Monday of Holy Week
March 29, 2021
Today, in God’s Lavish Mercy, we pray with Psalm 27 which is a cry for help from one who is confident of God’s care.
The LORD is my light and my salvation;Psalm 27:1
whom should I fear?
The LORD is my life’s refuge;
of whom should I be afraid?
Despite these verses, the psalmist obviously is afraid, otherwise why pray? As we begin Holy Week, we might imagine Jesus voicing such a prayer. Confident of the Father’s participation in his life, Jesus nevertheless must face daunting realities with courage – but not without fear.
We can learn so much from Jesus in this.
It is a very unusual, and perhaps non-existent, person who has no fears. We all fear something… maybe many things. It is human to fear that which we cannot see, control, or withstand. Even the one touting his great fearlessness is likely afraid of being seen as weak.
What Jesus teaches us is not to let our faith, love and hope be dominated by fear; rather, to engage our lives courageously with these three virtues despite our normal human fears. In so doing, we become the person God hopes for us to be, just as Jesus did.
The triumph is in resisting that domination, not in being fearless. Nelson Mandela has written, “I learned that courage was not the absence of fear, but the triumph over it. The brave man is not he who does not feel afraid, but he who conquers that fear.”
I think Jesus was afraid during these final days of his life, but he pushed through to the truth of God’s Will for his life. We can ask Jesus to help us in our fears by praying as he might have with Psalm 27:
You are my light and my salvationtransliteration of Psalm 27 by Christine Robinson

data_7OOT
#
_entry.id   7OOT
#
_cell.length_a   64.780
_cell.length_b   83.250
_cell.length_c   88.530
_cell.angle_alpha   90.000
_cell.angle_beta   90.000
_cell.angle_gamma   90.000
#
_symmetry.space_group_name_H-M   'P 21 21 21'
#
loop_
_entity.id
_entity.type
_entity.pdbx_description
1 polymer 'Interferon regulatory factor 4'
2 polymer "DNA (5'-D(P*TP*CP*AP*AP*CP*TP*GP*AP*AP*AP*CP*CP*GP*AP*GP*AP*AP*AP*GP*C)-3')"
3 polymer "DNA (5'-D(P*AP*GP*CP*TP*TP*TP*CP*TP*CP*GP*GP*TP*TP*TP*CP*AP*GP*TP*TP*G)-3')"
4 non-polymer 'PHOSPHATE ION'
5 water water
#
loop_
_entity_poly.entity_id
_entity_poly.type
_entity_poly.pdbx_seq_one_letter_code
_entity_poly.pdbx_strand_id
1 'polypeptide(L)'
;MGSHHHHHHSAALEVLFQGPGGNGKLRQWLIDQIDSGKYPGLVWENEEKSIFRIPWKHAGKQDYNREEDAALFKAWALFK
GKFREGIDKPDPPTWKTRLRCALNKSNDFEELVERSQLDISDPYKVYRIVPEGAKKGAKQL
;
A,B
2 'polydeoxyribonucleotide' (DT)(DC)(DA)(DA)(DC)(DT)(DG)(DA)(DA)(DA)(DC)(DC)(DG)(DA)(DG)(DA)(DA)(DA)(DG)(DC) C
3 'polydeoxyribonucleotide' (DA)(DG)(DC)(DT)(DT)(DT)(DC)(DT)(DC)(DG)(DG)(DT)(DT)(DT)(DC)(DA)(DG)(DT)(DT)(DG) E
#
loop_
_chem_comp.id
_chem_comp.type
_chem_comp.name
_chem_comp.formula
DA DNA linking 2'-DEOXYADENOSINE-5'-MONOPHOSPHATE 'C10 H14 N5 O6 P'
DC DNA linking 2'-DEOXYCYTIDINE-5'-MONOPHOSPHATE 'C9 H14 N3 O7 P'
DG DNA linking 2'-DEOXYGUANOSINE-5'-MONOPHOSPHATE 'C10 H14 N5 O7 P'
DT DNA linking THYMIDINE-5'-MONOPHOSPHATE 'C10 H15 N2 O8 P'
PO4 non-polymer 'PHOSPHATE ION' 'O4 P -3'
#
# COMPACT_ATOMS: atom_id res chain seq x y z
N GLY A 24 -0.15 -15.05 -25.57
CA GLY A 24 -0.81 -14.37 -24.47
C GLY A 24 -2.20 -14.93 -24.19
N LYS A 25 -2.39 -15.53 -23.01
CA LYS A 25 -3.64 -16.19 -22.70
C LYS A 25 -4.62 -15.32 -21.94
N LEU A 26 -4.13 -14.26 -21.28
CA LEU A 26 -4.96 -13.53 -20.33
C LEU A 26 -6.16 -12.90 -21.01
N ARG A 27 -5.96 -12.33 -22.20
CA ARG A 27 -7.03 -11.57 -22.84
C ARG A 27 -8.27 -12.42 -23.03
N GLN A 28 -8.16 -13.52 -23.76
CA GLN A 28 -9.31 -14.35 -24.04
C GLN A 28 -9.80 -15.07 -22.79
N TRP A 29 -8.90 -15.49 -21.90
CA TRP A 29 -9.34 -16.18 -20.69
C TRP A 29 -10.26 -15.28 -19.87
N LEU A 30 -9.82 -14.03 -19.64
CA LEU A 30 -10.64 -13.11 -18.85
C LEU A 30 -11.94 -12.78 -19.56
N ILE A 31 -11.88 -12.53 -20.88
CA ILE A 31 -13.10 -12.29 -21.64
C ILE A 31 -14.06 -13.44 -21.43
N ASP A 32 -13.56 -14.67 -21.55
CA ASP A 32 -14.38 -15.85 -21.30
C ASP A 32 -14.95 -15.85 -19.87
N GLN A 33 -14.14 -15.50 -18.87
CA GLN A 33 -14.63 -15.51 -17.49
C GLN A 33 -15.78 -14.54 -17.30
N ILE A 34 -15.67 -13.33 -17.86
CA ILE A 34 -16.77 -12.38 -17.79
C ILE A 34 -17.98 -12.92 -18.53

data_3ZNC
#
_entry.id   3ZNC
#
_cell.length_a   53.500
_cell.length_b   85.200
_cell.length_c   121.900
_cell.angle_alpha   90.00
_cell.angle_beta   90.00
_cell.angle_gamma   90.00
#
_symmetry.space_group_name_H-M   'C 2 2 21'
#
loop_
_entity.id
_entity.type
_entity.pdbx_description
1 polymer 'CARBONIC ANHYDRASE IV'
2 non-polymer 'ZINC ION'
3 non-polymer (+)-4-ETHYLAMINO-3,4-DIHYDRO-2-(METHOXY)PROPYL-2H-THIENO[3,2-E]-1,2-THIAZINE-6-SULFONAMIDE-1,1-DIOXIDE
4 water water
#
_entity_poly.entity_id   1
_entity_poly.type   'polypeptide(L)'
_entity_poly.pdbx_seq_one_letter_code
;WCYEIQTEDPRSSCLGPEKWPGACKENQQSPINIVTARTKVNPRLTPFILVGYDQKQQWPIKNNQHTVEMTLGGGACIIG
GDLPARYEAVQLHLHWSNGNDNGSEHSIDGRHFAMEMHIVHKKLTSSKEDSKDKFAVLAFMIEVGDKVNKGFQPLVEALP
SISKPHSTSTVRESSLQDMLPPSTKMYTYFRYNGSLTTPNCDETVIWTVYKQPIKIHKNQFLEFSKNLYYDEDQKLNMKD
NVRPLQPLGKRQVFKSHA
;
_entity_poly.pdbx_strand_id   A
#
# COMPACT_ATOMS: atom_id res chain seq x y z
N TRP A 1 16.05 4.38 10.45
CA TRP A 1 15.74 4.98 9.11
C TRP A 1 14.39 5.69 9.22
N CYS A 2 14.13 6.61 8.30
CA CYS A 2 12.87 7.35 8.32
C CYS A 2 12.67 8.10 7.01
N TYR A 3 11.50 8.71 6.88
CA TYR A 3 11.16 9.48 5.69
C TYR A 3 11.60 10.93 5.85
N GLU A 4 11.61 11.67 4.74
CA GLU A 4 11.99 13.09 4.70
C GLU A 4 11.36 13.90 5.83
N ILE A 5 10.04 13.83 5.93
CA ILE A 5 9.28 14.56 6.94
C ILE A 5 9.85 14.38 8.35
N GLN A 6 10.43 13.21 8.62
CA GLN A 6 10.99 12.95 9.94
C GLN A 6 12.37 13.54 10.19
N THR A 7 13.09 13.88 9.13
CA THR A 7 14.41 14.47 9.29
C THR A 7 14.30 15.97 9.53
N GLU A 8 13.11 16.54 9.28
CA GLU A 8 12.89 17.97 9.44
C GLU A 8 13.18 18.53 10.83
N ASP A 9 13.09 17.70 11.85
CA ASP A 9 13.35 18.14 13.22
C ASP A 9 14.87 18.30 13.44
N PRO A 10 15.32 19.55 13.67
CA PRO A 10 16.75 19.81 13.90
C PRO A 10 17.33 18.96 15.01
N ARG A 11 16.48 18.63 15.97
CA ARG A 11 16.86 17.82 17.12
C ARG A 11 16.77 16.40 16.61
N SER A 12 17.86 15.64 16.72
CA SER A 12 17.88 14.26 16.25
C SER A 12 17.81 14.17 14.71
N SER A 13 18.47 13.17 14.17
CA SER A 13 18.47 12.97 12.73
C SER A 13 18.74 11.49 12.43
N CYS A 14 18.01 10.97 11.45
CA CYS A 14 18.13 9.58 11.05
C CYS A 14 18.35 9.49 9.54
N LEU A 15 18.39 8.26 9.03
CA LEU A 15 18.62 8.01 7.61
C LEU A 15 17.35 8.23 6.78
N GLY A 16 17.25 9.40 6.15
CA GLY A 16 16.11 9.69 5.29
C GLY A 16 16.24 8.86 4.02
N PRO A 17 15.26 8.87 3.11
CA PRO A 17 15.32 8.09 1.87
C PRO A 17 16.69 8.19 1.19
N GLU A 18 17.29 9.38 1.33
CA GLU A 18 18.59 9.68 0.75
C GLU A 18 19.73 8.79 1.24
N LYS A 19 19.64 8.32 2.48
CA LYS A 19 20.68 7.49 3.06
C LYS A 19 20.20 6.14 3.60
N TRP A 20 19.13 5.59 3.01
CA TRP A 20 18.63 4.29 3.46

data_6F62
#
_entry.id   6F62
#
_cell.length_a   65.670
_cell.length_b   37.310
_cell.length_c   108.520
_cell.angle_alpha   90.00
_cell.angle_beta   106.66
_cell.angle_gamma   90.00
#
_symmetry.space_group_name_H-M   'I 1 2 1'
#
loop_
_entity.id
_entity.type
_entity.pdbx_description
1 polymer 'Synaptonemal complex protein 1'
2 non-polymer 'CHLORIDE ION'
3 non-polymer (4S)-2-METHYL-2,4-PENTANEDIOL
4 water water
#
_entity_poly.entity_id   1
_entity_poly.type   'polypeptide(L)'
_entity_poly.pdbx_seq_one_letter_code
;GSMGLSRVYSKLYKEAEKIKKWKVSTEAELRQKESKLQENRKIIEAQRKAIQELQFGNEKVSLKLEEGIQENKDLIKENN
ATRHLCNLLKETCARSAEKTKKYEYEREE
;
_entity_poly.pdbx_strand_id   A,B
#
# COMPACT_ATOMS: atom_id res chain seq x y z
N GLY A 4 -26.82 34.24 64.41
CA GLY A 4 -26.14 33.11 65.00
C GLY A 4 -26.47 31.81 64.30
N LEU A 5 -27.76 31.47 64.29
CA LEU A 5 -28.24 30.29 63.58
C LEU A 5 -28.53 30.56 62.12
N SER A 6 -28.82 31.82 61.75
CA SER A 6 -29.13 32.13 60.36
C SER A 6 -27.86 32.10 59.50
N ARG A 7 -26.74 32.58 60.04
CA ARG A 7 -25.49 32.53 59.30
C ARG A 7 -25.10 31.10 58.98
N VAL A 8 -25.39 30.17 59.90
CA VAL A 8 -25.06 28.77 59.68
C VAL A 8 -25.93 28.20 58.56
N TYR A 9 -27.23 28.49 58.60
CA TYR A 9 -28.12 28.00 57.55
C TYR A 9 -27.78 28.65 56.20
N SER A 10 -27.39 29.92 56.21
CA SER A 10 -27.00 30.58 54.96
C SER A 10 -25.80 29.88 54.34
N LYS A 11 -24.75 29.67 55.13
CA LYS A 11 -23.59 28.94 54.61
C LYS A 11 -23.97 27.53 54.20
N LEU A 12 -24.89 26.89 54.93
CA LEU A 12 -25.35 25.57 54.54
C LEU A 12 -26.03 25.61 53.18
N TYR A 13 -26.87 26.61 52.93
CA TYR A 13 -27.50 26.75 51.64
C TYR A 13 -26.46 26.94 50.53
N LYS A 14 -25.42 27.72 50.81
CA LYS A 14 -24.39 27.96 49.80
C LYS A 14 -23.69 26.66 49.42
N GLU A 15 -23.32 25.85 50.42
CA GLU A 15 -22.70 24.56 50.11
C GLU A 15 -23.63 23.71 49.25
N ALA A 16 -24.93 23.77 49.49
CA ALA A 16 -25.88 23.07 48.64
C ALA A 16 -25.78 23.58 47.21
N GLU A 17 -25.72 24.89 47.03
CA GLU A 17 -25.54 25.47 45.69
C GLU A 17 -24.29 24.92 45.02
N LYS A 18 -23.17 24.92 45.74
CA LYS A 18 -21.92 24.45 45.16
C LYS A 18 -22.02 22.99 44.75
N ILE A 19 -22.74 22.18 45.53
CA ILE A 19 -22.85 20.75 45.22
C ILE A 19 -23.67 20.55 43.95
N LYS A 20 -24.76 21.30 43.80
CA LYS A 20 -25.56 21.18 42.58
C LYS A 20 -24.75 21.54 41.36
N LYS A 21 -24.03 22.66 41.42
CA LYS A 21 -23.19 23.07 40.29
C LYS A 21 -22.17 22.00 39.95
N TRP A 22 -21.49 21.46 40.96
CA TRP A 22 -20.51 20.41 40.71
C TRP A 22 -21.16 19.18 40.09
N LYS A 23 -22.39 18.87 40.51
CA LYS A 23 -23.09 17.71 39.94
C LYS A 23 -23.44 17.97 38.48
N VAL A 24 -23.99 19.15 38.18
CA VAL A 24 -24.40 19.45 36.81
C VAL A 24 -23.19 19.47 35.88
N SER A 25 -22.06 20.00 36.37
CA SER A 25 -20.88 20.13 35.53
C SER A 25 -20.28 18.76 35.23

Whom then shall I fear?
You are the strength of my life
of what shall I be afraid?
Trials, enemies, changes, difficulties—
they rise up and they resolve
I will trust you
I will wait for you
I will seek you.
Poetry: from T.S. Eliot, Four Quartet, East Coker
I said to my soul, be still, and let the dark come upon you
Which shall be the darkness of God. As, in a theatre,
The lights are extinguished, for the scene to be changed
With a hollow rumble of wings, with a movement of darkness on darkness,
And we know that the hills and the trees, the distant panorama
And the bold imposing facade are all being rolled away--
Or as, when an underground train, in the tube, stops too long between stations
And the conversation rises and slowly fades into silence
And you see behind every face the mental emptiness deepen
Leaving only the growing terror of nothing to think about;
Or when, under ether, the mind is conscious but conscious of nothing--
I said to my soul, be still, and wait without hope
For hope would be hope for the wrong thing; wait without love,
For love would be love of the wrong thing; there is yet faith
But the faith and the love and the hope are all in the waiting.
Wait without thought, for you are not ready for thought:
So the darkness shall be the light, and the stillness the dancing.
Music: Be Still My Soul – Katharina Amalia Dorothea von Schlegel, born 1697
3 thoughts on “Monday of Holy Week”
Renee, I think this would make a wonderful post for my Thought for the Week tomorrow. May I Reblog it?
LikeLiked by 1 person
I’d be delighted, Mitch. Thanks.
LikeLiked by 1 person